If you read the first Priscilla the Great, then you know what to expect: a fun, middle-school take on a standard superhero trope (heroine has superpowers, is in hiding from evil institution which wants to control her for their own evil schemes, and needs to juggle secret identity with regular life). I liked it almost as much as the first in the series, but a cliffhanger ending and repeated campiness make it slightly less successful for me.
This story takes place a couple months after the end of the first book. Priscilla has a lot going on. She's in a bit of a love triangle, her mom has lost her powers and is acting strangely, and she's adjusting to her new life in hiding. On top of that, she's taken over running the missions that her mom used to run and is trying to stay one step ahead of Colonel Selliwood and his evil compatriots.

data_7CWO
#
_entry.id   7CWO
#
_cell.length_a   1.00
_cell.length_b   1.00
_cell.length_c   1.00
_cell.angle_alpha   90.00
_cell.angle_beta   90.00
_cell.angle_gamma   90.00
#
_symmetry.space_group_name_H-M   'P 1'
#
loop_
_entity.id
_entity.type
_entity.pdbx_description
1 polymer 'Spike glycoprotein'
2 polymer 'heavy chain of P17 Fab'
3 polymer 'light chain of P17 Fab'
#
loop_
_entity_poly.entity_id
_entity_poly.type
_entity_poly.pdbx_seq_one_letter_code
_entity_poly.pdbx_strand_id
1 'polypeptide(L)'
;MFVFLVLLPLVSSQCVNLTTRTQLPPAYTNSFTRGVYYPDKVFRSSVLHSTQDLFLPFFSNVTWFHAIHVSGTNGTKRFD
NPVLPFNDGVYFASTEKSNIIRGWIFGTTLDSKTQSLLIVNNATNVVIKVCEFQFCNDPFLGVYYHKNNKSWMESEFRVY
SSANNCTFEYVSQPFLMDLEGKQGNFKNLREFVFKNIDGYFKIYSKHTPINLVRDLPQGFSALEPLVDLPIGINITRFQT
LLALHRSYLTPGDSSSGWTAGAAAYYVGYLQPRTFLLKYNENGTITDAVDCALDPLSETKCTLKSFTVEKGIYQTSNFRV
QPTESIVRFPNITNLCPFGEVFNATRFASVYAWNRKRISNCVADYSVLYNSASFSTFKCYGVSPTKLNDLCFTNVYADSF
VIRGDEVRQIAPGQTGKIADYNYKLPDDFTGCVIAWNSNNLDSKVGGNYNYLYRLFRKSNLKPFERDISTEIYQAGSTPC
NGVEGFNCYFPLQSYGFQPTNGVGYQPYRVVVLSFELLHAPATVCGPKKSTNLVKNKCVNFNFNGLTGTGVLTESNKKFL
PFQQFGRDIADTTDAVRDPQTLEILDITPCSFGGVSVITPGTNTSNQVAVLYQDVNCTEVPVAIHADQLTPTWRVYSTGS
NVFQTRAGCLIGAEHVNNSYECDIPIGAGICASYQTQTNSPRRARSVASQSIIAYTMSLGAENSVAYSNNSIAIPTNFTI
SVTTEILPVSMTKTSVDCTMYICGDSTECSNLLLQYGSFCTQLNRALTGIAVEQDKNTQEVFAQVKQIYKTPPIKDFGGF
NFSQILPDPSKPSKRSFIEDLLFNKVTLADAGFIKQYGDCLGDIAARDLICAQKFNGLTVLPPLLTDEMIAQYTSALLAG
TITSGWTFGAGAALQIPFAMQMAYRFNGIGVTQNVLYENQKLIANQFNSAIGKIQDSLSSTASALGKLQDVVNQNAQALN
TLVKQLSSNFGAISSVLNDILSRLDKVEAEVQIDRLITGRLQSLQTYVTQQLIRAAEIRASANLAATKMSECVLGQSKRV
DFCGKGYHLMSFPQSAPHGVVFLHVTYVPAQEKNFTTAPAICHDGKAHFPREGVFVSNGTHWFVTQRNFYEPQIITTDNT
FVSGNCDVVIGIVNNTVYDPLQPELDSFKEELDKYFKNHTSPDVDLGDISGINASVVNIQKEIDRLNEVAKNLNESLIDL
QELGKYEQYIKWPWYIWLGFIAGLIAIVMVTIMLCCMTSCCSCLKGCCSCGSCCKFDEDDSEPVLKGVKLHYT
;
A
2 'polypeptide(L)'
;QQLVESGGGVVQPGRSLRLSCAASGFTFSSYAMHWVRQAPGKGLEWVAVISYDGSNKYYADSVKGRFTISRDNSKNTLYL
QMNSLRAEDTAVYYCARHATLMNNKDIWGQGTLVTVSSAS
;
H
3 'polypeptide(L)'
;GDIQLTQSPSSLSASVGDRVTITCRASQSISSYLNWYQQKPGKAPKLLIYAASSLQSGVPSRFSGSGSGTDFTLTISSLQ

The writing is first-person and chatty and works well when dealing with her interactions with people in her life. Her relationships with her brothers, friends, and parents are funny and heartwarming and believable, even when she's using her invisible jet and super powers to play pranks or get even with her little brothers.
Where the story stumbles a bit for me is the villains. I expect to need to suspend disbelief in this sort of story, but I found that the villains were so one-dimensional and their aims and methods were so pointlessly evil, that it seemed a little flat compared to the more complex characters in the good side. Similarly, the fights and scientific explanations are, of course, over-the-top unrealistic, but, by the second book, I find myself wishing they were a little something more. I don't think they're any different than in the first book, but after a while it gets predictable, which makes it less funny and suspenseful. And if it's not funny or suspenseful or poignant or believable, then why are we reading it? It could be just that I'm not the target audience though - I'm a mother in my late thirties and although I enjoy reading good kids and young adult books, I'm not actually a kid myself. All in all, I recommend the series in general and this book in particular if you're in the mood to turn off your brain and enjoy a little escapism.